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A cesarean birth (C-section) is the delivery of a baby through an incision in the mother's abdomen.
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The following situations may require a C-section:
Cesarean birth is a surgery. There are some risks involved. Your doctor will review potential problems like:
Factors that may increase the risk of complications include:
C-sections are often unplanned. If you have a scheduled C-section, you may be asked not to eat or drink after midnight before the procedure.
You may be given:
Many women prefer regional anesthesia, so that they can be awake to see their new baby.
Incisions will be made in your abdominal skin and uterus.
After the incisions are made, the baby will be delivered. Your uterus will be closed with stitches that later dissolve on their own. Staples or stitches will be used to close the abdomen.
Your baby will be examined. You may be able to hold your baby. It will depend on the condition of you and your baby.
Anesthesia prevents pain during the surgery. You may feel some pressure and tugging as the uterus is opened and the baby and placenta are removed. Pain and discomfort after the procedure can be managed with medications.
When you return home, do the following to help ensure a smooth recovery:
You should heal quickly and completely after a C-section. Talk with your doctor about the type of incisions used during your procedure. It may play a role in decisions about future births.
It is important to monitor your recovery. Alert your doctor to any problems. If any of the following occur, call your doctor:
If you think you have an emergency, call for medical help right away.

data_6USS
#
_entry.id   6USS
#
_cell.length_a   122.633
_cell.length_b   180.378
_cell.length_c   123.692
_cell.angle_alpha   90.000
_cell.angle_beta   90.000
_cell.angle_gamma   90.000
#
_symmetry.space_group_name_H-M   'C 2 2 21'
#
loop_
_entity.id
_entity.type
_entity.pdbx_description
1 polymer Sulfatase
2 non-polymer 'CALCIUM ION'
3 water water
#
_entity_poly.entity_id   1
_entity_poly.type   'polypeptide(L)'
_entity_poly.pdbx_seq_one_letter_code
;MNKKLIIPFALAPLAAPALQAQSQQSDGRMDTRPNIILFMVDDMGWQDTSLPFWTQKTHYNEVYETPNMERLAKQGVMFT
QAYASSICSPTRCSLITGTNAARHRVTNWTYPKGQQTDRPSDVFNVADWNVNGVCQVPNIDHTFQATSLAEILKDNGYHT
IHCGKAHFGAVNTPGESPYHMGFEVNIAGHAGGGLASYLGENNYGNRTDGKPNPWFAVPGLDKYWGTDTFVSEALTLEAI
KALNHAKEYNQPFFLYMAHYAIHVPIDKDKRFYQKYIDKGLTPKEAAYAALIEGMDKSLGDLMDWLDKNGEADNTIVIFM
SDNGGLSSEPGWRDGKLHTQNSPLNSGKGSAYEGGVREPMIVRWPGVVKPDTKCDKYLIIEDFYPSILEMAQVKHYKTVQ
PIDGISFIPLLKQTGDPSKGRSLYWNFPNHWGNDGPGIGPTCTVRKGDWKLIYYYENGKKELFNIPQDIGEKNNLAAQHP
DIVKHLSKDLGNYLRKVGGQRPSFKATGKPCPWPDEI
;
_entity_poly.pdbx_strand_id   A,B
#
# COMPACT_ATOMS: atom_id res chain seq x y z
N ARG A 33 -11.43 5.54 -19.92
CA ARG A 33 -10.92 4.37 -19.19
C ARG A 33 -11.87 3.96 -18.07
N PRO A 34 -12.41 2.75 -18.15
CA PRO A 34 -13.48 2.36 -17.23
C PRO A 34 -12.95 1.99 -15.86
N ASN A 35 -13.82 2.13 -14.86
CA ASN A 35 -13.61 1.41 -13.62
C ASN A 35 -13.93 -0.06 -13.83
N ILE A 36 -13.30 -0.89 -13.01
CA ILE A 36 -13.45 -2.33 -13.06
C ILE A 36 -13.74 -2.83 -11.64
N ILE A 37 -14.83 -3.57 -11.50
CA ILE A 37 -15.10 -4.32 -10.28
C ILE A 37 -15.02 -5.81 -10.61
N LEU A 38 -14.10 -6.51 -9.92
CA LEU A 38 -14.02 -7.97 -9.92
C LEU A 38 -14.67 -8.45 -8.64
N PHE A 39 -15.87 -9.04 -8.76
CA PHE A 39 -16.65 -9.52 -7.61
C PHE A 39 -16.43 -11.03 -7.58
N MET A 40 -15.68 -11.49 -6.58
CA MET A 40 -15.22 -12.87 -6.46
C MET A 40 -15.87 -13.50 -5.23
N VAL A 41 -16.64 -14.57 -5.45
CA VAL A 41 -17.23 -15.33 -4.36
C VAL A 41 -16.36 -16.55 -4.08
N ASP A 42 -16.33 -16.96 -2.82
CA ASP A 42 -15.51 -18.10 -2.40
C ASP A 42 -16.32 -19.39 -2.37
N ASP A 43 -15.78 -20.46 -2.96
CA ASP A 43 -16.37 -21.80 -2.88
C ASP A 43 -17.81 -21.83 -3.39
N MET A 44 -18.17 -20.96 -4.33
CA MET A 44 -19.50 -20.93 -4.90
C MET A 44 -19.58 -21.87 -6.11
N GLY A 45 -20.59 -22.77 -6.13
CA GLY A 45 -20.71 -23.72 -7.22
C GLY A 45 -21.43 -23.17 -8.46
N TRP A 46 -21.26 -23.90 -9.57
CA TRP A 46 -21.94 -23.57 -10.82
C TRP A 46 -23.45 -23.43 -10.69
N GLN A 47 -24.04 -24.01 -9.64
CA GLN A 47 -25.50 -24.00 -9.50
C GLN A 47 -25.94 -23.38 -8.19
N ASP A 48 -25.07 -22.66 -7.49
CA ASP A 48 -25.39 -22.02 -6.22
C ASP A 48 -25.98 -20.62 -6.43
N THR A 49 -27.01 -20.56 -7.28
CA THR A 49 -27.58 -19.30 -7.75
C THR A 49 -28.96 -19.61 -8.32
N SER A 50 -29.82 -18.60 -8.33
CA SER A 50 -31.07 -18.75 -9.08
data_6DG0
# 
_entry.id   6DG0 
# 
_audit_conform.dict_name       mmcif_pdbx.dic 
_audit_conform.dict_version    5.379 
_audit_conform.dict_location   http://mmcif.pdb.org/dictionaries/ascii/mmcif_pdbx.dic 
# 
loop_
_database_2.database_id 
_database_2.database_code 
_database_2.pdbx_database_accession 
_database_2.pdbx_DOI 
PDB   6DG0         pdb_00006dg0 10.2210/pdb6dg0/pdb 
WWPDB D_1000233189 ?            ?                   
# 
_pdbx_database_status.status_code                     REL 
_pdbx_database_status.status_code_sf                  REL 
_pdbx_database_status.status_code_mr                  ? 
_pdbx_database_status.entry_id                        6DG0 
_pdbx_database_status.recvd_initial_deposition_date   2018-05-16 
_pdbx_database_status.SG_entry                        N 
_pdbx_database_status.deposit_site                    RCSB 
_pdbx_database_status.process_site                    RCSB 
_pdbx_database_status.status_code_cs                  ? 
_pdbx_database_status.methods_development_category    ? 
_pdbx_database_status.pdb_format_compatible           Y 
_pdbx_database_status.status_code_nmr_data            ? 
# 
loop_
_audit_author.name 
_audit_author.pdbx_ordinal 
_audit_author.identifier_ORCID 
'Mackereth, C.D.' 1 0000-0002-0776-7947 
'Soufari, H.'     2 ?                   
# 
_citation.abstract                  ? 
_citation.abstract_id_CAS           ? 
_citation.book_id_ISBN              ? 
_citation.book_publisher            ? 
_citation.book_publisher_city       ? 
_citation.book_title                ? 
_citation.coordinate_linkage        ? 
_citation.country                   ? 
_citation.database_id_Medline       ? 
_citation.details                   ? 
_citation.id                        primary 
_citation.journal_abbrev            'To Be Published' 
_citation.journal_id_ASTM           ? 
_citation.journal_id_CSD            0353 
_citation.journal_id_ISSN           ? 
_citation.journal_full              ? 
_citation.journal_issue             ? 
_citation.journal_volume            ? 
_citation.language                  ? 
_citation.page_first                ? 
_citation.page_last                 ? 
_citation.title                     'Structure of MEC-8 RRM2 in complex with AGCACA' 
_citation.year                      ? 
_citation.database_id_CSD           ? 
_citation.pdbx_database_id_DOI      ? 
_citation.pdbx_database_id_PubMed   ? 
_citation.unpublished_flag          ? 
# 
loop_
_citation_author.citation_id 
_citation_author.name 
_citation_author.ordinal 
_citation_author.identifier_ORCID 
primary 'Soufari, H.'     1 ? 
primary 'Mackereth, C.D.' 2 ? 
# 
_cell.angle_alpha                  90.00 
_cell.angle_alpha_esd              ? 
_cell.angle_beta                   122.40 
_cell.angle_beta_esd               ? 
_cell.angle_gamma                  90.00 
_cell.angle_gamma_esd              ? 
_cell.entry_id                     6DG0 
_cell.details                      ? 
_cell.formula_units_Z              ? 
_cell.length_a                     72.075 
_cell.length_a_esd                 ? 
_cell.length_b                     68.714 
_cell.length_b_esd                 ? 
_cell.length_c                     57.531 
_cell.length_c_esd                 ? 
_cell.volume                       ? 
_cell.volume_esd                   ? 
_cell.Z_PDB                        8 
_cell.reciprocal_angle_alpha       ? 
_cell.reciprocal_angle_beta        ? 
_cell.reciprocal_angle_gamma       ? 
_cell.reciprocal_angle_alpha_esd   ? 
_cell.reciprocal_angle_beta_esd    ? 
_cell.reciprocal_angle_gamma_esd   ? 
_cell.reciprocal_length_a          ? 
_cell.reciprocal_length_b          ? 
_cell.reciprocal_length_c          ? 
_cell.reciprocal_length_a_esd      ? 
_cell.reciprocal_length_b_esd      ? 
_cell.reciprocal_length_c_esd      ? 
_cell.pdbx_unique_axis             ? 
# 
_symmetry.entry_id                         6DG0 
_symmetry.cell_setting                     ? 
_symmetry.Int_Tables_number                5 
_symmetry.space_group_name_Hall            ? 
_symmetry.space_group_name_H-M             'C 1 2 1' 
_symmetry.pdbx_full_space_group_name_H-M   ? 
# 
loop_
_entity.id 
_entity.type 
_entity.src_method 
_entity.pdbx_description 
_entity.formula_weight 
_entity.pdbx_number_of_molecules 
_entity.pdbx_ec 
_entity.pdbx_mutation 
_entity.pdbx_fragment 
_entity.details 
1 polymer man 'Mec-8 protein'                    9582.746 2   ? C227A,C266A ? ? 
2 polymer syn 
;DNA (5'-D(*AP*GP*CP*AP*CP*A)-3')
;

American Congress of Obstetricians and Gynecologists
American Pregnancy Association
Canadian Women's Health Network
The Society of Obstetricians and Gynaecologists of Canada
Cesarean birth. American Congress of Obstetricians and Gynecologists website. Available at: http://www.acog.org/~/media/For%20Patients/faq006.pdf?dmc=1&ts=20130719T1543190286. Published May 2015. Accessed March 9, 2018.
Cesarean procedure. American Pregnancy Association website. Available at: http://americanpregnancy.org/labor-and-birth/cesarean-procedure. Updated July 20, 2017. Accessed March 9, 2018.
Cesarean section. EBSCO DynaMed Plus website. Available at:http://www.dynamed.com/topics/dmp~AN~T116315/Cesarean-section. Updated January 16, 2018. Accessed March 9, 2018.
Quinlan J. Cesarian Delivery: counseling issues and complication management; Am Fam Physician. 2015 Feb1;91 (3):178-184
7/21/2009 DynaMed Plus Systematic Literature Surveillance. Available at:http://www.dynamed.com/topics/dmp~AN~T116315/Cesarean-section: De Luca R, Boulvain M, et al. Incidence of early neonatal mortality and morbidity after late-preterm and term cesarean delivery. Pediatrics. 2009;123:e1064-1071.
10/23/2009 DynaMed Plus Systematic Literature Surveillance. Available at:http://www.dynamed.com/topics/dmp~AN~T116315/Cesarean-section: Abd-El-Maeboud KH, Ibrahim MI, et al. Gum chewing stimulates early return of bowel motility after caesarean section. BJOG. 2009;116:1334-1339.
12/4/2009 DynaMed Plus Systematic Literature Surveillance. Available at:http://www.dynamed.com/topics/dmp~AN~T116315/Cesarean-section: Marín Gabriel M, Llana Martín I, et al. Randomized controlled trial of early skin-to-skin contact: Effects on the mother and the newborn. Acta Paediatr. 2010;99(11):1630-1634.
6/2/2011 DynaMed Plus Systematic Literature Surveillance. Available at:http://www.dynamed.com/topics/dmp~AN~T116315/Cesarean-section: Mills E, Eyawo O, et al. Smoking cessation reduces postoperative complications: a systematic review and meta-analysis. Am J Med. 2011;124(2):144-154.e8.
3/11/2015 DynaMed Plus Systematic Literature Surveillance. Available at:http://www.dynamed.com/topics/dmp~AN~T116315/Cesarean-section: Girsen AI, Osmundson SS, et al. Body mass index and operative times at cesarean delivery. Obstet Gynecol. 2014;124(4):684-689.
Last reviewed March 2018 by EBSCO Medical Review Board Beverly Siegal, MD, FACOG Last Updated: 3/11/2015